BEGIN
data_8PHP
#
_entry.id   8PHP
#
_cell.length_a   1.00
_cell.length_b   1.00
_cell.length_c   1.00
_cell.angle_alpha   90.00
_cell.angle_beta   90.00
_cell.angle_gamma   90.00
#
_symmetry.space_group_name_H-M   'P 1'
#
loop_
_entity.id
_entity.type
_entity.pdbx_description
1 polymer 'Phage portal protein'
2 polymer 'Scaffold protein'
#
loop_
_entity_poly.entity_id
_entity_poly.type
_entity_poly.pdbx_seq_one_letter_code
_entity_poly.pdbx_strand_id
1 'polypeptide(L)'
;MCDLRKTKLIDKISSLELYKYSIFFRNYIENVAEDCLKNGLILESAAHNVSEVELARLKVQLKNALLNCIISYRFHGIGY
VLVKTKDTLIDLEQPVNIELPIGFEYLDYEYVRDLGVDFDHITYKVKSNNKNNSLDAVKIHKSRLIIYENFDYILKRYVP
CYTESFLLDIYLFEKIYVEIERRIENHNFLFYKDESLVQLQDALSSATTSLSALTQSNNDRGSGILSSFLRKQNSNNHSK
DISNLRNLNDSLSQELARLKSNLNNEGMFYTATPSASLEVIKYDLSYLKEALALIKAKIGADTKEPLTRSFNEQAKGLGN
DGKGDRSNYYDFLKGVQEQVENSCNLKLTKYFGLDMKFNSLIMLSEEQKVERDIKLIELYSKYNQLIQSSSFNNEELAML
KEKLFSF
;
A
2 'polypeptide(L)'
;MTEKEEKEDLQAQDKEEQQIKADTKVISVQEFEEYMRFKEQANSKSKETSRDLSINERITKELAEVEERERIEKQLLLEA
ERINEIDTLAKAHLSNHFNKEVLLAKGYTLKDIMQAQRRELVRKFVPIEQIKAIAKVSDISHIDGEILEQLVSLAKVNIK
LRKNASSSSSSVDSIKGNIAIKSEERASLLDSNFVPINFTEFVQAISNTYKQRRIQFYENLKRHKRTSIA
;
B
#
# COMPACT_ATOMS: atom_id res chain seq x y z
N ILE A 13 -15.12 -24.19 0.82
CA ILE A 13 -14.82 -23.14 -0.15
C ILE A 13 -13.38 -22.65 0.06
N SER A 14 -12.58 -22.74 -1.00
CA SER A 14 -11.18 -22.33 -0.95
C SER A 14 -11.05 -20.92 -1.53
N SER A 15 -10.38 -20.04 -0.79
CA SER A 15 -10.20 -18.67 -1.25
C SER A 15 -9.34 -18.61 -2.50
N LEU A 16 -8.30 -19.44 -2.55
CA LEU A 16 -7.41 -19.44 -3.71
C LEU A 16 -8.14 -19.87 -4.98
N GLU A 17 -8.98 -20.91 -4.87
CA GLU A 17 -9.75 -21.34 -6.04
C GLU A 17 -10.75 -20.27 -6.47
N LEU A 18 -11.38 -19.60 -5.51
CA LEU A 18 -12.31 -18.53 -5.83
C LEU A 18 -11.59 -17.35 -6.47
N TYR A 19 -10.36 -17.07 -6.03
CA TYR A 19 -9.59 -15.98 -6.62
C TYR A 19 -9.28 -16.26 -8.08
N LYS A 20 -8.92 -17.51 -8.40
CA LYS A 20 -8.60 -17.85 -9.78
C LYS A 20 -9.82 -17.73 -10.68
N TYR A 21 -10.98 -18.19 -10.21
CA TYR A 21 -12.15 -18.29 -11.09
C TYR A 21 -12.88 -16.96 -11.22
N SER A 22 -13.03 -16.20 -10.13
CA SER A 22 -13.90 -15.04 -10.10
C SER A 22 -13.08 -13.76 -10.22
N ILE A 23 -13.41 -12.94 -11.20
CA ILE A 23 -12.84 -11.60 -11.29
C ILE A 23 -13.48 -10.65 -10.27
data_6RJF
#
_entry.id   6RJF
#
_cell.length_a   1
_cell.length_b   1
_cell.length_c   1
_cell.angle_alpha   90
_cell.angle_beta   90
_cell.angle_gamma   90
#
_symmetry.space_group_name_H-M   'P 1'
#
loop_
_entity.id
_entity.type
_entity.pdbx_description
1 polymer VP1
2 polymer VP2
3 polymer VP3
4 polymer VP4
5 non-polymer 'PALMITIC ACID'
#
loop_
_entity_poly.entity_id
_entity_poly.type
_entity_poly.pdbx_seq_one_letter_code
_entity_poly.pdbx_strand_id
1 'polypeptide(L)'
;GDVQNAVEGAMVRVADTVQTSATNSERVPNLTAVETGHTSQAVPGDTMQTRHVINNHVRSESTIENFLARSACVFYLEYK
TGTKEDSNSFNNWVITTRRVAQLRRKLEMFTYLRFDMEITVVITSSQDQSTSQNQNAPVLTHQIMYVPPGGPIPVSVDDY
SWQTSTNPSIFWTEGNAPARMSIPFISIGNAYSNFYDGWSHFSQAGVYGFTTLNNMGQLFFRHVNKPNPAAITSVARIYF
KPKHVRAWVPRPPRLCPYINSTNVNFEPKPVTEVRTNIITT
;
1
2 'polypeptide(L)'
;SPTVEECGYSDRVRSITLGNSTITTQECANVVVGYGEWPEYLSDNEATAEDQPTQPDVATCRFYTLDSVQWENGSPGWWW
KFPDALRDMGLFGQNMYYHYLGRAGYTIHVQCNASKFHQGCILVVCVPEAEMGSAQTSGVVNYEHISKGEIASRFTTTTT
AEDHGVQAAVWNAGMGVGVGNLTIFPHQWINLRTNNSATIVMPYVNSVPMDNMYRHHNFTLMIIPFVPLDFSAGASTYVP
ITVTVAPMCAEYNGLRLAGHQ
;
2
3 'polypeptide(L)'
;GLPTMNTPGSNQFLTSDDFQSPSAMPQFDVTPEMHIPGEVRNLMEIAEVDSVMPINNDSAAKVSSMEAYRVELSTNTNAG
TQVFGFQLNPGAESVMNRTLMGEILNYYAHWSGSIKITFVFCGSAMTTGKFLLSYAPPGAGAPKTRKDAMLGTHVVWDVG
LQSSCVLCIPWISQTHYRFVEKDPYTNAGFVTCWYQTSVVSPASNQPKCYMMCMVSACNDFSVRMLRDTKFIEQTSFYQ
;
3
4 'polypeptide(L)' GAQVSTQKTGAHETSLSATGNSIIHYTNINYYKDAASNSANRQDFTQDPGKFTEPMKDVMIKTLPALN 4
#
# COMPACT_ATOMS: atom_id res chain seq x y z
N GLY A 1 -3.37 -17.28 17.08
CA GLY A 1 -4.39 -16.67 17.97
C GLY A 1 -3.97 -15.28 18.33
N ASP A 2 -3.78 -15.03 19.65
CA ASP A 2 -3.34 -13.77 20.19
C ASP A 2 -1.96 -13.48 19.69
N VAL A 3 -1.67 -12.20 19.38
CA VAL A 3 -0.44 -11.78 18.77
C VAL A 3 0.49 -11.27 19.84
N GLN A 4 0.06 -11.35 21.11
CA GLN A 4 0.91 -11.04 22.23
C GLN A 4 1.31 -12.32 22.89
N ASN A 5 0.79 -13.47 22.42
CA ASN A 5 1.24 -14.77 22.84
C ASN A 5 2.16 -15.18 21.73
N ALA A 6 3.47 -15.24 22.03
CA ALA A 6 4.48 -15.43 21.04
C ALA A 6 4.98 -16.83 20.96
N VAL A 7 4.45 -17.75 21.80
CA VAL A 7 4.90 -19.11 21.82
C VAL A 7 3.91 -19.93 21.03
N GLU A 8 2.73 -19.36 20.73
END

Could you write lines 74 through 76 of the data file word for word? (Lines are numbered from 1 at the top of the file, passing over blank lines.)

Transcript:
CA ILE A 23 -12.84 -11.60 -11.29
C ILE A 23 -13.48 -10.65 -10.27
data_6RJF